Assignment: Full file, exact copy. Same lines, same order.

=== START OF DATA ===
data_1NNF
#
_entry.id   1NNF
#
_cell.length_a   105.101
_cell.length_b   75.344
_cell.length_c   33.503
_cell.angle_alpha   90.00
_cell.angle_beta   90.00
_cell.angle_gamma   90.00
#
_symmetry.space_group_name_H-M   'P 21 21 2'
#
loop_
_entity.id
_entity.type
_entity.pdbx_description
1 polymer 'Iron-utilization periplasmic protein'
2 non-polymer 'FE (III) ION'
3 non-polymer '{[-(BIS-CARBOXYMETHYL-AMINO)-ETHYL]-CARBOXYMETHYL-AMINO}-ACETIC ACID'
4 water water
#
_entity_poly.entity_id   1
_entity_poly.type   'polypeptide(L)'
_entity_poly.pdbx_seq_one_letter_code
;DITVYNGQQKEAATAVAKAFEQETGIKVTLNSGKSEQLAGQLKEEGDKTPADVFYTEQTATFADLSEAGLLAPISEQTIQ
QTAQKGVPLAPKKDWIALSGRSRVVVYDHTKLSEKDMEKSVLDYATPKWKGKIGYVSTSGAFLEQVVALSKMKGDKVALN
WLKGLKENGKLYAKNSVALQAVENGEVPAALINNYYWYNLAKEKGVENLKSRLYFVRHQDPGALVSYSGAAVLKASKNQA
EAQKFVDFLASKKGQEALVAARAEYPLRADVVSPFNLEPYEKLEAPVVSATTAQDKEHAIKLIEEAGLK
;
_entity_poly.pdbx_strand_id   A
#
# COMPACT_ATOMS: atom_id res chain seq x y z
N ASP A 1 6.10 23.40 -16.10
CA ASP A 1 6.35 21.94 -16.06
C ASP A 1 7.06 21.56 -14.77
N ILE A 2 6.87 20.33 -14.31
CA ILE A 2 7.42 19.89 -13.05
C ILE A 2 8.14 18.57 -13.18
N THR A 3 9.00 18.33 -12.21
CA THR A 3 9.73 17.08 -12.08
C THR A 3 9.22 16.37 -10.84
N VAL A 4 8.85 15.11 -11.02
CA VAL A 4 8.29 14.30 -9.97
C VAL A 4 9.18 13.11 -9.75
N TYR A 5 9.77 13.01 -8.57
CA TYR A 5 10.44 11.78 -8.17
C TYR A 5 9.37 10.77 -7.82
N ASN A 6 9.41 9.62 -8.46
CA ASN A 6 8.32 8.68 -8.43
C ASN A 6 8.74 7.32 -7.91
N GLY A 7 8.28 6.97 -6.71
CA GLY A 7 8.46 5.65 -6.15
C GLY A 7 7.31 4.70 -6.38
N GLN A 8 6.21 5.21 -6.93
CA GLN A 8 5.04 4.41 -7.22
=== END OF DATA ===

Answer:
data_1NNF
#
_entry.id   1NNF
#
_cell.length_a   105.101
_cell.length_b   75.344
_cell.length_c   33.503
_cell.angle_alpha   90.00
_cell.angle_beta   90.00
_cell.angle_gamma   90.00
#
_symmetry.space_group_name_H-M   'P 21 21 2'
#
loop_
_entity.id
_entity.type
_entity.pdbx_description
1 polymer 'Iron-utilization periplasmic protein'
2 non-polymer 'FE (III) ION'
3 non-polymer '{[-(BIS-CARBOXYMETHYL-AMINO)-ETHYL]-CARBOXYMETHYL-AMINO}-ACETIC ACID'
4 water water
#
_entity_poly.entity_id   1
_entity_poly.type   'polypeptide(L)'
_entity_poly.pdbx_seq_one_letter_code
;DITVYNGQQKEAATAVAKAFEQETGIKVTLNSGKSEQLAGQLKEEGDKTPADVFYTEQTATFADLSEAGLLAPISEQTIQ
QTAQKGVPLAPKKDWIALSGRSRVVVYDHTKLSEKDMEKSVLDYATPKWKGKIGYVSTSGAFLEQVVALSKMKGDKVALN
WLKGLKENGKLYAKNSVALQAVENGEVPAALINNYYWYNLAKEKGVENLKSRLYFVRHQDPGALVSYSGAAVLKASKNQA
EAQKFVDFLASKKGQEALVAARAEYPLRADVVSPFNLEPYEKLEAPVVSATTAQDKEHAIKLIEEAGLK
;
_entity_poly.pdbx_strand_id   A
#
# COMPACT_ATOMS: atom_id res chain seq x y z
N ASP A 1 6.10 23.40 -16.10
CA ASP A 1 6.35 21.94 -16.06
C ASP A 1 7.06 21.56 -14.77
N ILE A 2 6.87 20.33 -14.31
CA ILE A 2 7.42 19.89 -13.05
C ILE A 2 8.14 18.57 -13.18
N THR A 3 9.00 18.33 -12.21
CA THR A 3 9.73 17.08 -12.08
C THR A 3 9.22 16.37 -10.84
N VAL A 4 8.85 15.11 -11.02
CA VAL A 4 8.29 14.30 -9.97
C VAL A 4 9.18 13.11 -9.75
N TYR A 5 9.77 13.01 -8.57
CA TYR A 5 10.44 11.78 -8.17
C TYR A 5 9.37 10.77 -7.82
N ASN A 6 9.41 9.62 -8.46
CA ASN A 6 8.32 8.68 -8.43
C ASN A 6 8.74 7.32 -7.91
N GLY A 7 8.28 6.97 -6.71
CA GLY A 7 8.46 5.65 -6.15
C GLY A 7 7.31 4.70 -6.38
N GLN A 8 6.21 5.21 -6.93
CA GLN A 8 5.04 4.41 -7.22